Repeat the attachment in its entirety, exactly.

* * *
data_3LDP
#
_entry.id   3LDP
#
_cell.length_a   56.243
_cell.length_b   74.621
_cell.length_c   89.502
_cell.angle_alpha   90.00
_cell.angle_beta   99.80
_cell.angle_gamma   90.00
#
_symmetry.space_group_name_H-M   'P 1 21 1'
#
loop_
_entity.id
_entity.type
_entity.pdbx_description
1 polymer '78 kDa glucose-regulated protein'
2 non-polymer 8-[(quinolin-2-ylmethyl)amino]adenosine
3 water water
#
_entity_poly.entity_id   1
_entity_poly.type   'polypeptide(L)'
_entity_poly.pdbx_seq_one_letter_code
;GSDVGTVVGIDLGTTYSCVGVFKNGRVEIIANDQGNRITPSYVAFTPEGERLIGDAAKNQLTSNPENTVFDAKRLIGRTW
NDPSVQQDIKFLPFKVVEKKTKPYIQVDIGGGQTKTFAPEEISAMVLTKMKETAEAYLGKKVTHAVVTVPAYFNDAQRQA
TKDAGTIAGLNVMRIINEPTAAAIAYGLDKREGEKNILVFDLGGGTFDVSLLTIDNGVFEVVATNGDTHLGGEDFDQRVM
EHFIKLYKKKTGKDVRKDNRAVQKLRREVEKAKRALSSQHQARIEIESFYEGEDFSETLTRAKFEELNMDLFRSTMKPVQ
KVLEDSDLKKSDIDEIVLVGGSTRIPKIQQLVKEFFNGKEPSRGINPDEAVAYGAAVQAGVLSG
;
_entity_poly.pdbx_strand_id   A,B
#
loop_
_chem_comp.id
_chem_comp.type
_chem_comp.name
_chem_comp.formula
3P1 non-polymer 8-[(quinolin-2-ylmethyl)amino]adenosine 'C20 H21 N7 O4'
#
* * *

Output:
data_3LDP
#
_entry.id   3LDP
#
_cell.length_a   56.243
_cell.length_b   74.621
_cell.length_c   89.502
_cell.angle_alpha   90.00
_cell.angle_beta   99.80
_cell.angle_gamma   90.00
#
_symmetry.space_group_name_H-M   'P 1 21 1'
#
loop_
_entity.id
_entity.type
_entity.pdbx_description
1 polymer '78 kDa glucose-regulated protein'
2 non-polymer 8-[(quinolin-2-ylmethyl)amino]adenosine
3 water water
#
_entity_poly.entity_id   1
_entity_poly.type   'polypeptide(L)'
_entity_poly.pdbx_seq_one_letter_code
;GSDVGTVVGIDLGTTYSCVGVFKNGRVEIIANDQGNRITPSYVAFTPEGERLIGDAAKNQLTSNPENTVFDAKRLIGRTW
NDPSVQQDIKFLPFKVVEKKTKPYIQVDIGGGQTKTFAPEEISAMVLTKMKETAEAYLGKKVTHAVVTVPAYFNDAQRQA
TKDAGTIAGLNVMRIINEPTAAAIAYGLDKREGEKNILVFDLGGGTFDVSLLTIDNGVFEVVATNGDTHLGGEDFDQRVM
EHFIKLYKKKTGKDVRKDNRAVQKLRREVEKAKRALSSQHQARIEIESFYEGEDFSETLTRAKFEELNMDLFRSTMKPVQ
KVLEDSDLKKSDIDEIVLVGGSTRIPKIQQLVKEFFNGKEPSRGINPDEAVAYGAAVQAGVLSG
;
_entity_poly.pdbx_strand_id   A,B
#
loop_
_chem_comp.id
_chem_comp.type
_chem_comp.name
_chem_comp.formula
3P1 non-polymer 8-[(quinolin-2-ylmethyl)amino]adenosine 'C20 H21 N7 O4'
#